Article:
1. Be authentic. “When leaders are authentic in what they say and do, and act with sincerity, their team members are more receptive to engaging in active communication,” Bandirma says. This means cultivating a transparent environment where workers don’t feel as if they have to watch their backs.
“When people feel as if they have to watch their backs," Bandirma notes, "that's when behaviors like passive aggression and bullying begin to occur.”
2. Be consistent. As your business's leader, it's your job to consistently foster the organizational culture you want through your words and actions. “If you say you're going to do something, do it,” Bandirma says. “If you promise a training for your staff or a staff retreat, follow through. The last thing you want is for your team to begin to make up stories in their heads and to perpetuate the idea that things will always stay the same.”
If you're consistent and follow through, your team will learn to trust you and won’t feel the need to look to their co-workers for explanations of “hidden agendas.”
3. Foster feedback and communication. The most important tool you have to run a successful company is open and effective communication. If you don’t have this, problems will come at you from all angles and, seemingly, from nowhere. But if you’re able to foster feedback and healthy communication with your employees, you'll encourage them to come to you as soon as problems arise.
“[This] doesn't only mean that you're clear about the expectations of the team and the individuals but also about how things are working,” Bandirma says. “You have to allow for a safe space for your team to discuss issues. Make it a habit to implement activities like after action reviews after each project, for example, so your team becomes accustomed to looking at projects, activities and tasks with a critical eye in an effort to make the next round better. And ask everyone to participate.”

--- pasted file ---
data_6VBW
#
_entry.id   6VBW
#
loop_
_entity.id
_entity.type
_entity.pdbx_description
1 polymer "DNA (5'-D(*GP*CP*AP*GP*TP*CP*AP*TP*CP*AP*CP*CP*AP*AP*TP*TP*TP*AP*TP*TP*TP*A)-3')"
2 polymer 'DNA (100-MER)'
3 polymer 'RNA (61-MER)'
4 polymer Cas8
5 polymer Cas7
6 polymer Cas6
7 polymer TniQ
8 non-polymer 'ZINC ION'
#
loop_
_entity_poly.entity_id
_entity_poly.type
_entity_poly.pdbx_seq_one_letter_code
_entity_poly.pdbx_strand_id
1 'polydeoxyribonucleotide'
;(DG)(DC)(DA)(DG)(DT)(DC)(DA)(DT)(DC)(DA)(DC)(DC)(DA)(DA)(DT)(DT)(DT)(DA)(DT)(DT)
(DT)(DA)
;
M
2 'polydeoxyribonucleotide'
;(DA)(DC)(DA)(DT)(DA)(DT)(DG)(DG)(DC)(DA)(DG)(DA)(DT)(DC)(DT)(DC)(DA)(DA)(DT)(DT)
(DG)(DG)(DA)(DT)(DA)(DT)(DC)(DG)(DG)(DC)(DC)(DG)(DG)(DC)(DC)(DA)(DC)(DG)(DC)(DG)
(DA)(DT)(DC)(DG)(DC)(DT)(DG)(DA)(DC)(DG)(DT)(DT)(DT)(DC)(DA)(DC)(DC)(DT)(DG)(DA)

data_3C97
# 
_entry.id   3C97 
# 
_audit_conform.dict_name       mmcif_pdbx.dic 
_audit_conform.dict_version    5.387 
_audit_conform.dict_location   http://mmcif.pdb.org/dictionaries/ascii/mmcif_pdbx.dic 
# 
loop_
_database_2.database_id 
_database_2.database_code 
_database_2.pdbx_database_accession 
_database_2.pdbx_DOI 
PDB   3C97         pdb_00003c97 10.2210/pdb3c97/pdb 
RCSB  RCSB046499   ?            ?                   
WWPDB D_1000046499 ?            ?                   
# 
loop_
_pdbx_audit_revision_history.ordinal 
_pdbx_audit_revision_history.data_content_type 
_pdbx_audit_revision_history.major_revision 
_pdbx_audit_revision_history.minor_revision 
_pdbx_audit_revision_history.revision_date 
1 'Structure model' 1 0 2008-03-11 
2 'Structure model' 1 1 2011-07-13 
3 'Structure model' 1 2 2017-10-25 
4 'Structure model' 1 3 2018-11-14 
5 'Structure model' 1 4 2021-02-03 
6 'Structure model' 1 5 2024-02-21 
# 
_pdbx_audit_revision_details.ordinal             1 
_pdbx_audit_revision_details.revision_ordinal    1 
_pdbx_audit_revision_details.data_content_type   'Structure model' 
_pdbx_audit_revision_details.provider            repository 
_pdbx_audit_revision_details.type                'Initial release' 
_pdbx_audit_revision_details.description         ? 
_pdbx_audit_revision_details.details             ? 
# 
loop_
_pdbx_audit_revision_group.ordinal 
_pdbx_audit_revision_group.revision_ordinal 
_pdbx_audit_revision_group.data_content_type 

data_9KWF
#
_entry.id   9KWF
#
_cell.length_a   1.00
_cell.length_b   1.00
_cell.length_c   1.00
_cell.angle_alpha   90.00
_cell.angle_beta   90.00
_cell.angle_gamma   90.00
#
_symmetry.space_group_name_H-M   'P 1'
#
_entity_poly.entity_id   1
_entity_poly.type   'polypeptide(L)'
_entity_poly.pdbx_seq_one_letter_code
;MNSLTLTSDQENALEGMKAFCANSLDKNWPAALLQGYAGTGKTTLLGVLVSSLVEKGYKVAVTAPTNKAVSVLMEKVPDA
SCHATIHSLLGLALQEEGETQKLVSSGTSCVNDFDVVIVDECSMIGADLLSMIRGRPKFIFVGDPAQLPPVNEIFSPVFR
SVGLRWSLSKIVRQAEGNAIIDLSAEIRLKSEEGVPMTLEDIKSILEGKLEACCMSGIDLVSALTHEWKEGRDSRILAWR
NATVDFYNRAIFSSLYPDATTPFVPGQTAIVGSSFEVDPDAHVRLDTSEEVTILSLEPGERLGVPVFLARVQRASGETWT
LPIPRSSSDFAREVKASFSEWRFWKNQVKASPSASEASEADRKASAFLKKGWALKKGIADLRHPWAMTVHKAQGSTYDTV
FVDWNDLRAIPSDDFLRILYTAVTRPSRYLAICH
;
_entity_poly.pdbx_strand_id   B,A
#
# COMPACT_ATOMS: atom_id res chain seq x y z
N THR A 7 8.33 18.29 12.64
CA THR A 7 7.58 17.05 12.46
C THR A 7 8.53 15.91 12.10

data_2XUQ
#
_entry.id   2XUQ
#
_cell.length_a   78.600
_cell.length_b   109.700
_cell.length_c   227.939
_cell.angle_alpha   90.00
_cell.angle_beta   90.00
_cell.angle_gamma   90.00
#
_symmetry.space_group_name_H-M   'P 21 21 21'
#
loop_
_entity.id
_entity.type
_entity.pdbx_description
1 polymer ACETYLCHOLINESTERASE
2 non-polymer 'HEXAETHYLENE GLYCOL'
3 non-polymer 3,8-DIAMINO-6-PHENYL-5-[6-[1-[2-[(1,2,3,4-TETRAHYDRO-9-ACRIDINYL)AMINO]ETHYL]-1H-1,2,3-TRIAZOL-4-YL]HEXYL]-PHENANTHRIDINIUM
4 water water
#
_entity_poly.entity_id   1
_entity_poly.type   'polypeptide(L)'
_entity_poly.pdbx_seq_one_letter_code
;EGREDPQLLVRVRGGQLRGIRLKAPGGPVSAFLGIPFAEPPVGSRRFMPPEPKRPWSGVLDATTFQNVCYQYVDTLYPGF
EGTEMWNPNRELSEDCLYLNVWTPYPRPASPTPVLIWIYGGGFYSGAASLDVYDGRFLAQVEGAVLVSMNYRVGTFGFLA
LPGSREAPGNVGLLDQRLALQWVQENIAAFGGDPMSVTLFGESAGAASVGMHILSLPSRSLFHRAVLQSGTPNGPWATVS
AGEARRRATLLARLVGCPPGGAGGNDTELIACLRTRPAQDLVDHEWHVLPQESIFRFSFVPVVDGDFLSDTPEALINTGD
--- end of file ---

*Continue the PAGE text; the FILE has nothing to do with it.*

4. Be compassionate. Managers need to build strong, effective relationships with their employees. These shouldn't be thought of as friendships but more so as partnerships.
“This is something difficult to balance because when there are individuals with passive-aggressive tendencies, if you appear to befriend one of your team members more than another, you'll probably be perceived as showing favoritism.”
When you speak with your employees, make sure to spend equal amounts of time with them, show compassion and don't forget to be human. “Showing compassion—not just empathizing—will really move you from 'manager' to 'leader,' ” she says. “Human beings are instinctive about leadership, and they do like to follow; showing your compassion for them, as your staff, and for others is important.”
5. Check in regularly. Relationships can't be built from a single conversation, so you need to make sure you’re continually checking in with your employees to see how things are going. Be sure you're not micromanaging them when you check in, however. What you're striving to do is open the lines of communication so your team understands they can rely on you when they’ve hit a roadblock, Bandirma says.
Having a passive-aggressive employee in your company can be extremely stressful and disastrous not only for you but for your business—negative attitudes and behaviors tend to be contagious. If you find you have a passive-aggressive employee on your staff and want to try to make it work, focusing on your own actions to build trust and communication with your team will go far to stop passive aggression in its tracks.